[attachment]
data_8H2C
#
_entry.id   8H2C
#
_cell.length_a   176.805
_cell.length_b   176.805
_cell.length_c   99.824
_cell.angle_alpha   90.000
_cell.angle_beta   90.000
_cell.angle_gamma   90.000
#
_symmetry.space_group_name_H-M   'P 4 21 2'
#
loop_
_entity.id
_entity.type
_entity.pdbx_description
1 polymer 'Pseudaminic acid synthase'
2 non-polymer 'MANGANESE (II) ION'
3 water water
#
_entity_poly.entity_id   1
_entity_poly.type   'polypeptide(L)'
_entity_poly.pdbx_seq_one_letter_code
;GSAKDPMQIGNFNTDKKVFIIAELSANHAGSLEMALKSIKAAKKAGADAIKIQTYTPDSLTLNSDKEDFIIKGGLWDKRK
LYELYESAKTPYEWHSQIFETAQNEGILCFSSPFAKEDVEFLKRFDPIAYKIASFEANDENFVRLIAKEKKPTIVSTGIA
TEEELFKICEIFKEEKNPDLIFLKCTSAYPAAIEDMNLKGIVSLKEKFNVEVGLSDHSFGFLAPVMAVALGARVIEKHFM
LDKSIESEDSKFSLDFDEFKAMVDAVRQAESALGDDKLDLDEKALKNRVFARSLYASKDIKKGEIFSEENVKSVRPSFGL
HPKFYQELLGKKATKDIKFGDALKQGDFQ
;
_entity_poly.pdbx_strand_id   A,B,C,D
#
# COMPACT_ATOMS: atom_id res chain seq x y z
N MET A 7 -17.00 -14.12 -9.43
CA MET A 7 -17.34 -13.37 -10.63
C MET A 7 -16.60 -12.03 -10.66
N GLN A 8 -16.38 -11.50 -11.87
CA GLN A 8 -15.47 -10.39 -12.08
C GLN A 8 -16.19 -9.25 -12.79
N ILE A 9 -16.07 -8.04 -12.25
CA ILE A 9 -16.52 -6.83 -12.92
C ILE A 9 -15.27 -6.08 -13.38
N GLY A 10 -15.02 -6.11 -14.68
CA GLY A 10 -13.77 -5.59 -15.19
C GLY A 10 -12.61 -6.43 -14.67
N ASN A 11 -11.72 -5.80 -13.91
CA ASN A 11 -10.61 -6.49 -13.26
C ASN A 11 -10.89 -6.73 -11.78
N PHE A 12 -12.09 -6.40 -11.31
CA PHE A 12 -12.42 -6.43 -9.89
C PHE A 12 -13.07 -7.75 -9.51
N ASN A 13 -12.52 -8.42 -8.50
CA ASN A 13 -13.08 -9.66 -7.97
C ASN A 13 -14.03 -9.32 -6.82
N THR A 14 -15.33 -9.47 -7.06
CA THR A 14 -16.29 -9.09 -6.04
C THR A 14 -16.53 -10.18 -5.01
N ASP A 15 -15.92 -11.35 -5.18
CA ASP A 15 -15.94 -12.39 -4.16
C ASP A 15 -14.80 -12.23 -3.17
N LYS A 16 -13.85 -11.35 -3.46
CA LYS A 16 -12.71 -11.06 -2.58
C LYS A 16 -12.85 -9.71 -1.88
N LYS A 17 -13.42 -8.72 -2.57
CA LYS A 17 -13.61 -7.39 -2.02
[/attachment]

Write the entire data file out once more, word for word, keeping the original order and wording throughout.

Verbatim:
data_8H2C
#
_entry.id   8H2C
#
_cell.length_a   176.805
_cell.length_b   176.805
_cell.length_c   99.824
_cell.angle_alpha   90.000
_cell.angle_beta   90.000
_cell.angle_gamma   90.000
#
_symmetry.space_group_name_H-M   'P 4 21 2'
#
loop_
_entity.id
_entity.type
_entity.pdbx_description
1 polymer 'Pseudaminic acid synthase'
2 non-polymer 'MANGANESE (II) ION'
3 water water
#
_entity_poly.entity_id   1
_entity_poly.type   'polypeptide(L)'
_entity_poly.pdbx_seq_one_letter_code
;GSAKDPMQIGNFNTDKKVFIIAELSANHAGSLEMALKSIKAAKKAGADAIKIQTYTPDSLTLNSDKEDFIIKGGLWDKRK
LYELYESAKTPYEWHSQIFETAQNEGILCFSSPFAKEDVEFLKRFDPIAYKIASFEANDENFVRLIAKEKKPTIVSTGIA
TEEELFKICEIFKEEKNPDLIFLKCTSAYPAAIEDMNLKGIVSLKEKFNVEVGLSDHSFGFLAPVMAVALGARVIEKHFM
LDKSIESEDSKFSLDFDEFKAMVDAVRQAESALGDDKLDLDEKALKNRVFARSLYASKDIKKGEIFSEENVKSVRPSFGL
HPKFYQELLGKKATKDIKFGDALKQGDFQ
;
_entity_poly.pdbx_strand_id   A,B,C,D
#
# COMPACT_ATOMS: atom_id res chain seq x y z
N MET A 7 -17.00 -14.12 -9.43
CA MET A 7 -17.34 -13.37 -10.63
C MET A 7 -16.60 -12.03 -10.66
N GLN A 8 -16.38 -11.50 -11.87
CA GLN A 8 -15.47 -10.39 -12.08
C GLN A 8 -16.19 -9.25 -12.79
N ILE A 9 -16.07 -8.04 -12.25
CA ILE A 9 -16.52 -6.83 -12.92
C ILE A 9 -15.27 -6.08 -13.38
N GLY A 10 -15.02 -6.11 -14.68
CA GLY A 10 -13.77 -5.59 -15.19
C GLY A 10 -12.61 -6.43 -14.67
N ASN A 11 -11.72 -5.80 -13.91
CA ASN A 11 -10.61 -6.49 -13.26
C ASN A 11 -10.89 -6.73 -11.78
N PHE A 12 -12.09 -6.40 -11.31
CA PHE A 12 -12.42 -6.43 -9.89
C PHE A 12 -13.07 -7.75 -9.51
N ASN A 13 -12.52 -8.42 -8.50
CA ASN A 13 -13.08 -9.66 -7.97
C ASN A 13 -14.03 -9.32 -6.82
N THR A 14 -15.33 -9.47 -7.06
CA THR A 14 -16.29 -9.09 -6.04
C THR A 14 -16.53 -10.18 -5.01
N ASP A 15 -15.92 -11.35 -5.18
CA ASP A 15 -15.94 -12.39 -4.16
C ASP A 15 -14.80 -12.23 -3.17
N LYS A 16 -13.85 -11.35 -3.46
CA LYS A 16 -12.71 -11.06 -2.58
C LYS A 16 -12.85 -9.71 -1.88
N LYS A 17 -13.42 -8.72 -2.57
CA LYS A 17 -13.61 -7.39 -2.02